This will be a long post because while I have been writing and chronicling what has been going on in the boat shops, I have not been good about putting up posts. so now it is catch up time. First we needed to focus on the Friendship Sloop, getting her ready for the season. Then launching and rigging her and even getting in an occasional weekend cruise.

Friendship ready to move, picture taken early in June

Transport day June 10th

Then we had a little time to re-focus on the Penny Fee, we got to do some of the fun jobs. The rope fender, floorboards, rudder, and oars. I would have liked to have slowed down and tried to savor these jobs more, but then we never would have gotten the boat in the water this season.

The rope fender:

As described in an earlier post, we designed the outwale of the gunwale to have a groove or gutter running the length of the boat so that the rope that we are going to use as a fender will lie evenly along the edge of the boat. The fender is attached to the boat with stainless steel screws. The installation is fairly simple, the idea is to place a screw within the twist of the rope so that only the innermost strand is pierced by the screw and secures the rope to the outside of the gunwale. We started at the transom and worked along to the bow, around to the other side of the vessel and back to the transom again. At least that was the plan.

I had bought 36 feet of 1 1/8” rope, which should have been enough to do the job easily. I back spliced an end with almost no waste and started to attach the rope. I got most of the way down the starboard side and noticed that it looked like there was not enough rope. An optical illusion, I thought. To be safe, I felt I had better double check, I checked and found that there was not enough rope. Then I measured the rope and found that it was not 36 feet long, but 32. Oops.

Some desperate calls to Hamilton Marine, and we determined that whatever I had bought was a closeout and not a standard rope. Since they could not match it, the only plan was to replace it. They offered to do so free of charge and a new length of rope was on the way. The new rope arrived in 48 hours, and I have to say that the customer service at Hamilton Marine was excellent. I had found that to be true in the past, but when things go wrong it is always nice to find someone who is going to go out of the way to help you out. Anyway, removing the fender we had already installed took a lot of time and then the screw holes had to be filled. Still, in all the new rope went on fast (under two hours) and looks great.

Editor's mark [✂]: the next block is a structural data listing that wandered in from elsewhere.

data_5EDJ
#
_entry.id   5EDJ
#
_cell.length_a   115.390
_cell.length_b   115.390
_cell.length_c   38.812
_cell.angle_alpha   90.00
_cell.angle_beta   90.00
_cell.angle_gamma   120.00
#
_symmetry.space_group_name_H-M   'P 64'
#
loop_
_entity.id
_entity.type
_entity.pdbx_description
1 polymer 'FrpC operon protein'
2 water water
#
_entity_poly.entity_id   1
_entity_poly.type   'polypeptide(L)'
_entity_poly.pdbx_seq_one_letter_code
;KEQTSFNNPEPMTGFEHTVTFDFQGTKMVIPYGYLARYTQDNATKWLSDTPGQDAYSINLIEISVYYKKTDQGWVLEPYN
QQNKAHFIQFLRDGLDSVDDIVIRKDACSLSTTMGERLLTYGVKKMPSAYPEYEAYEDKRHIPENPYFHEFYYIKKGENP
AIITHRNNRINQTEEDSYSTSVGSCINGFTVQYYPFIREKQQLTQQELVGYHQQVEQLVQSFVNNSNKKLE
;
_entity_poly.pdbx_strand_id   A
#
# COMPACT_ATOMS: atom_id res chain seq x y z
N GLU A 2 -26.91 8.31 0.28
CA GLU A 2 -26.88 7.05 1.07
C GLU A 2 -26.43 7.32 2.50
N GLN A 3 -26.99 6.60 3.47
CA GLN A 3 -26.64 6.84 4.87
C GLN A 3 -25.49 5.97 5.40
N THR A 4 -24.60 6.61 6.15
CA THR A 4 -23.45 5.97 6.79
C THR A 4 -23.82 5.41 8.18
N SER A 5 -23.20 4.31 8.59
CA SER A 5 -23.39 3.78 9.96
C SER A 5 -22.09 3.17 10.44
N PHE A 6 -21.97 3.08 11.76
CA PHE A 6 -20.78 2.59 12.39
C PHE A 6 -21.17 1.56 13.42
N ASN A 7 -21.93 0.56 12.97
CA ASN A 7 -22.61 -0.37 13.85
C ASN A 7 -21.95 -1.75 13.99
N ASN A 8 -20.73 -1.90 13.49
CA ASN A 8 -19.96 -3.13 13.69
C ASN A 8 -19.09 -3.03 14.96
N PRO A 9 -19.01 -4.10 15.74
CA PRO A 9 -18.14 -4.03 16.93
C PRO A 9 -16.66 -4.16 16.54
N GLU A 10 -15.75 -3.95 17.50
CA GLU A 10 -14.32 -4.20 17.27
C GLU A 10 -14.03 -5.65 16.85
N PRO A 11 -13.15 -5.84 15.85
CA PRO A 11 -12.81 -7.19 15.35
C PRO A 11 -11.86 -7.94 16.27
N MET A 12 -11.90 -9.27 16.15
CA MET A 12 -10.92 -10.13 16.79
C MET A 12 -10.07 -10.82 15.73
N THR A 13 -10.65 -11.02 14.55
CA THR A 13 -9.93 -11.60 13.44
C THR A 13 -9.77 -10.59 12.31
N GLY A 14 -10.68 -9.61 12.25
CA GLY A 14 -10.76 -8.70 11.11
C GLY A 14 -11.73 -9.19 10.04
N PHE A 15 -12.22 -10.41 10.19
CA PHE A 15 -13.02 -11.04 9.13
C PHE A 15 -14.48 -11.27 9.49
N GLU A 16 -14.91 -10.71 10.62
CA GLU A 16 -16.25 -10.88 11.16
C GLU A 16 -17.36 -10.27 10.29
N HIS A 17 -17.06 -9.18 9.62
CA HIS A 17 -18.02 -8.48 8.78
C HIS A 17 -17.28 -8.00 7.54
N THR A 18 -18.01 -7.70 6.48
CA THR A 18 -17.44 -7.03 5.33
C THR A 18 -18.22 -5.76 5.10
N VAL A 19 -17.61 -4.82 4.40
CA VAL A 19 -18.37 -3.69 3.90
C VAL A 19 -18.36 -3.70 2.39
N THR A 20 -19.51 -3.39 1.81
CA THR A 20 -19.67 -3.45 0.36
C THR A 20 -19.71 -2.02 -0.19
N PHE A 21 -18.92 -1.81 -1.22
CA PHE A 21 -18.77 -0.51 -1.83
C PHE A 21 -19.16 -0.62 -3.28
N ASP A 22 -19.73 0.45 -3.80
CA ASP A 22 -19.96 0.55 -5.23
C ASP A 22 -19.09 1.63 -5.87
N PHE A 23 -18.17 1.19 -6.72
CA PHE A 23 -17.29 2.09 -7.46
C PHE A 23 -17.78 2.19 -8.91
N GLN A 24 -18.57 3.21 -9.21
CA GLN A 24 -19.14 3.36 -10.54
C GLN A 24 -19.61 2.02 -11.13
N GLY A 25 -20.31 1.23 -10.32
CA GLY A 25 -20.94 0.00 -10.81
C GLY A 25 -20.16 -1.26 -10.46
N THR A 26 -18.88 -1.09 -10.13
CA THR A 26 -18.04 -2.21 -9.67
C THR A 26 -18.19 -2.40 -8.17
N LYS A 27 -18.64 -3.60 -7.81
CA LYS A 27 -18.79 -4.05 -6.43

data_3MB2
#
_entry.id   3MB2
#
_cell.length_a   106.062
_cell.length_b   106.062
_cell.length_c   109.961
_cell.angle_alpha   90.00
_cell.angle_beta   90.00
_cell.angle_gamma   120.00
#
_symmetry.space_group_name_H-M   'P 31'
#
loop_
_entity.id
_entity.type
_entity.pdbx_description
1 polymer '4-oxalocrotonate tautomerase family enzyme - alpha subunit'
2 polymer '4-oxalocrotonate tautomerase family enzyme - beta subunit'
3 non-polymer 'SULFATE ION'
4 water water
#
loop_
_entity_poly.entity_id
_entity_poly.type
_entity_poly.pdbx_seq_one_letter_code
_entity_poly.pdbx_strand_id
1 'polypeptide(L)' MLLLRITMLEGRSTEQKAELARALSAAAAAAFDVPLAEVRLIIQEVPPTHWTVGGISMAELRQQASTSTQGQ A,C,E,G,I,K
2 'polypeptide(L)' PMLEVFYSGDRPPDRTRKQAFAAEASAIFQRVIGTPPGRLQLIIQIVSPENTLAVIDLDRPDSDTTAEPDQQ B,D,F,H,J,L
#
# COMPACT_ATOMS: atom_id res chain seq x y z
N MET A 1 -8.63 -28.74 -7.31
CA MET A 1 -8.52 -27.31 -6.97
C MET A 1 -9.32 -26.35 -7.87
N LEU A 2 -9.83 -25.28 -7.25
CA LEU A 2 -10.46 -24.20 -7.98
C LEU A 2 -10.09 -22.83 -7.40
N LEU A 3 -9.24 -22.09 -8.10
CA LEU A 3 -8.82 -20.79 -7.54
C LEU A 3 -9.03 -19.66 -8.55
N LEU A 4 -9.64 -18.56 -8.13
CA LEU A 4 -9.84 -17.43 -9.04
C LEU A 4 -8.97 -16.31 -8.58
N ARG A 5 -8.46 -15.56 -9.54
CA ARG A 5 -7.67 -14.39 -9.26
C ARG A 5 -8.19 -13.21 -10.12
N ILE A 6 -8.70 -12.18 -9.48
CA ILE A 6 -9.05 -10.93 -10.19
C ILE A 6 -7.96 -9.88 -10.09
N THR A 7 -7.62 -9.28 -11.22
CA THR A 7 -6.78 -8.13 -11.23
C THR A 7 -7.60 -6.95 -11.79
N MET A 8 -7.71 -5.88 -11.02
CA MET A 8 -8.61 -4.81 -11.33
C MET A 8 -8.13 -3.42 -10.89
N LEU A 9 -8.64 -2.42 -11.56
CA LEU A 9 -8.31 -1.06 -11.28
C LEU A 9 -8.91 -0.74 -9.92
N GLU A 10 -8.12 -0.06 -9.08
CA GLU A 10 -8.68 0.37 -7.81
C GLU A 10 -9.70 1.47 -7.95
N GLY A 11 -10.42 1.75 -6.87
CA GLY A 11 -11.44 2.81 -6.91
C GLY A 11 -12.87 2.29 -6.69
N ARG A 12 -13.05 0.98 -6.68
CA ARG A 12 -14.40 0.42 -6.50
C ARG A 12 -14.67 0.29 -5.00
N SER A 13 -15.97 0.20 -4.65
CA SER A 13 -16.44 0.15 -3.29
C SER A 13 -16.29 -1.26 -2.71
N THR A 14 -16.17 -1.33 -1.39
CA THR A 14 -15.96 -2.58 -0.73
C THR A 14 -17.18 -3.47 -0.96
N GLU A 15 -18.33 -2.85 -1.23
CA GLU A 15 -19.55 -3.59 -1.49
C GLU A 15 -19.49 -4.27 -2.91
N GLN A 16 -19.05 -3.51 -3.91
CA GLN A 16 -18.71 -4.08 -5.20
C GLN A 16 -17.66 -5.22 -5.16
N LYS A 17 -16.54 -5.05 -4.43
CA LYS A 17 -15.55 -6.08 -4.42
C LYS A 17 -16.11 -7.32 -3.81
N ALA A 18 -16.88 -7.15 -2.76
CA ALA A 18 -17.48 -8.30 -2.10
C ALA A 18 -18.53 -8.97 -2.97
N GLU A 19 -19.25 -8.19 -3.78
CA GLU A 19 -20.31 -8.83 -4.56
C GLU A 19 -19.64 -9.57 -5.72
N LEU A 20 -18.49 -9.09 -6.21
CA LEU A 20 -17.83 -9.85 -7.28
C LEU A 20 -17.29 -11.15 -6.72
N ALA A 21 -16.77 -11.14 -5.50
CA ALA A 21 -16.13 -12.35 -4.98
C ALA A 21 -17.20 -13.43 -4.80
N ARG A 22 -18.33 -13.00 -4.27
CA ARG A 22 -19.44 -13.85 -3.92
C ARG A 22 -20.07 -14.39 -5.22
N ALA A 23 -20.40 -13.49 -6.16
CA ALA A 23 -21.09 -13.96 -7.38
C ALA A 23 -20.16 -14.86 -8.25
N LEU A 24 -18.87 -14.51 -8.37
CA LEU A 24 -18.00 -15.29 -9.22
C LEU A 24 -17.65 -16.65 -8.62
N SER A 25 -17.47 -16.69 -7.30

Rope fender in place

Oars:

We started the oars back in March, but we simply did not have a great deal of time to work on them until recently. All we did was to glue up spruce blanks that were oversized oars. Then we simply shaved the first one down until it was the shape and weight that we wanted. Once we did this it was only a question of whittling down the second oar to match the first.

One oar shaped and the other still in the rough

Matched pair

The oars are quite long (9 foot 6 inches), we decided to leave the loom of the oar above the oarlock position square in section to act as a bit of a counterbalance to the long outboard section of the oar. The oars will be painted to minimize the amount of maintenance that they will need each year. Varnish looks great, but is more of a challenge to maintain on oars.

Oars painted and waiting for their leathers

Floorboards:

This is an area of the boat that we wanted to keep simple. 1”x4” pine boards were a relatively inexpensive option, we have been cutting and shaping them so that they lie on top of the floor-timbers and are fastened to cross-pieces of 5/4” pine with bronze screws, countersunk and bunged. The floorboards will get no sealer and will be allowed to weather naturally. The end result should meet our needs, were quick to assemble, and require little or no maintenance.

Floorboards

The centerboard pin:

A very important piece that sometimes gets overlooked in the rush to launch is the centerboard pin. In our case a piece of 3/8” bronze cut so that it is short. In other words, it is recessed about 3/8” from each side. This leaves plenty of pin to do the work, but it also leaves a space to squirt caulking goop. The goop is covered by a rubber gasket, and that is capped with a bronze plate that is held in place with four screws.

The hole for the pin, with the pin in place, the rubber gasket (red), and the bronze cap-plate

The goop has been squirted into the end of the hole with a caulking gun

Bronze cap in place

The Rudder:

The plans for the boat came with two options for the rudder. One was a traditional wooden rudder, and the other was for a kick-up rudder made of wooden parts. Unfortunately for us, neither of these designs will exactly meet our needs. We do need a kick up rudder, but we need something that will need less maintenance than the one provided in the blueprints. That design is also a bit more complicated than I would like, and requires some hardware that I was not sure I could find in the limited time I had before launching. So I set about pulling together a kick up rudder design of my own, one I could put together with some off-the-shelf hardware, and one where the lower section of the rudder (the kick up part) is made from a single plate of 1/4″ aluminum.